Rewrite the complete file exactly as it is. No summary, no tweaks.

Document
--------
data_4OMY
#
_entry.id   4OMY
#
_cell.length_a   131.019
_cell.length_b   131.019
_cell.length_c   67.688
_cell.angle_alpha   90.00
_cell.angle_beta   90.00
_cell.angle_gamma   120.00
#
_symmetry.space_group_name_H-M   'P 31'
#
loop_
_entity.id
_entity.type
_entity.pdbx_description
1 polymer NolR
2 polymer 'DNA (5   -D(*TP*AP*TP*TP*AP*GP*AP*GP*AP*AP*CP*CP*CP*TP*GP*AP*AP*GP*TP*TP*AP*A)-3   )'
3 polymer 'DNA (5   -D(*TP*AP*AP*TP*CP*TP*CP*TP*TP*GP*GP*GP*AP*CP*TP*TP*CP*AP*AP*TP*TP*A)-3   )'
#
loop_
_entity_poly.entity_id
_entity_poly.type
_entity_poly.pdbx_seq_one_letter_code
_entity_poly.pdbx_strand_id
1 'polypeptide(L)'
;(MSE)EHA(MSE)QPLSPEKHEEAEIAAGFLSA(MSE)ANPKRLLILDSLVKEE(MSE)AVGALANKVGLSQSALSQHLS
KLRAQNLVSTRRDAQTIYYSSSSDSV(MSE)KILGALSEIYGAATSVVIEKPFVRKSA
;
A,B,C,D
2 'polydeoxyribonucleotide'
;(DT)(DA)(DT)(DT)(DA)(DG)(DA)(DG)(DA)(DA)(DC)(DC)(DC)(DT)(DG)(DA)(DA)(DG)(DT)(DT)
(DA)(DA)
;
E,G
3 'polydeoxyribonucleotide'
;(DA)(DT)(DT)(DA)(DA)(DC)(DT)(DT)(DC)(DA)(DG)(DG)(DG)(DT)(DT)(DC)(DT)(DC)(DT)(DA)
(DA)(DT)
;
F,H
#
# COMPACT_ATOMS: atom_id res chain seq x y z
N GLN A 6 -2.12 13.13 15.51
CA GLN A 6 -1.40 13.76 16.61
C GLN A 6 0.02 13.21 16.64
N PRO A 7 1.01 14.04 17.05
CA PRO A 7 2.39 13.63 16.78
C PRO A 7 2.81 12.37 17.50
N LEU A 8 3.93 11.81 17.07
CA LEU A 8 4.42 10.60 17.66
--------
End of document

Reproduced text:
data_4OMY
#
_entry.id   4OMY
#
_cell.length_a   131.019
_cell.length_b   131.019
_cell.length_c   67.688
_cell.angle_alpha   90.00
_cell.angle_beta   90.00
_cell.angle_gamma   120.00
#
_symmetry.space_group_name_H-M   'P 31'
#
loop_
_entity.id
_entity.type
_entity.pdbx_description
1 polymer NolR
2 polymer 'DNA (5   -D(*TP*AP*TP*TP*AP*GP*AP*GP*AP*AP*CP*CP*CP*TP*GP*AP*AP*GP*TP*TP*AP*A)-3   )'
3 polymer 'DNA (5   -D(*TP*AP*AP*TP*CP*TP*CP*TP*TP*GP*GP*GP*AP*CP*TP*TP*CP*AP*AP*TP*TP*A)-3   )'
#
loop_
_entity_poly.entity_id
_entity_poly.type
_entity_poly.pdbx_seq_one_letter_code
_entity_poly.pdbx_strand_id
1 'polypeptide(L)'
;(MSE)EHA(MSE)QPLSPEKHEEAEIAAGFLSA(MSE)ANPKRLLILDSLVKEE(MSE)AVGALANKVGLSQSALSQHLS
KLRAQNLVSTRRDAQTIYYSSSSDSV(MSE)KILGALSEIYGAATSVVIEKPFVRKSA
;
A,B,C,D
2 'polydeoxyribonucleotide'
;(DT)(DA)(DT)(DT)(DA)(DG)(DA)(DG)(DA)(DA)(DC)(DC)(DC)(DT)(DG)(DA)(DA)(DG)(DT)(DT)
(DA)(DA)
;
E,G
3 'polydeoxyribonucleotide'
;(DA)(DT)(DT)(DA)(DA)(DC)(DT)(DT)(DC)(DA)(DG)(DG)(DG)(DT)(DT)(DC)(DT)(DC)(DT)(DA)
(DA)(DT)
;
F,H
#
# COMPACT_ATOMS: atom_id res chain seq x y z
N GLN A 6 -2.12 13.13 15.51
CA GLN A 6 -1.40 13.76 16.61
C GLN A 6 0.02 13.21 16.64
N PRO A 7 1.01 14.04 17.05
CA PRO A 7 2.39 13.63 16.78
C PRO A 7 2.81 12.37 17.50
N LEU A 8 3.93 11.81 17.07
CA LEU A 8 4.42 10.60 17.66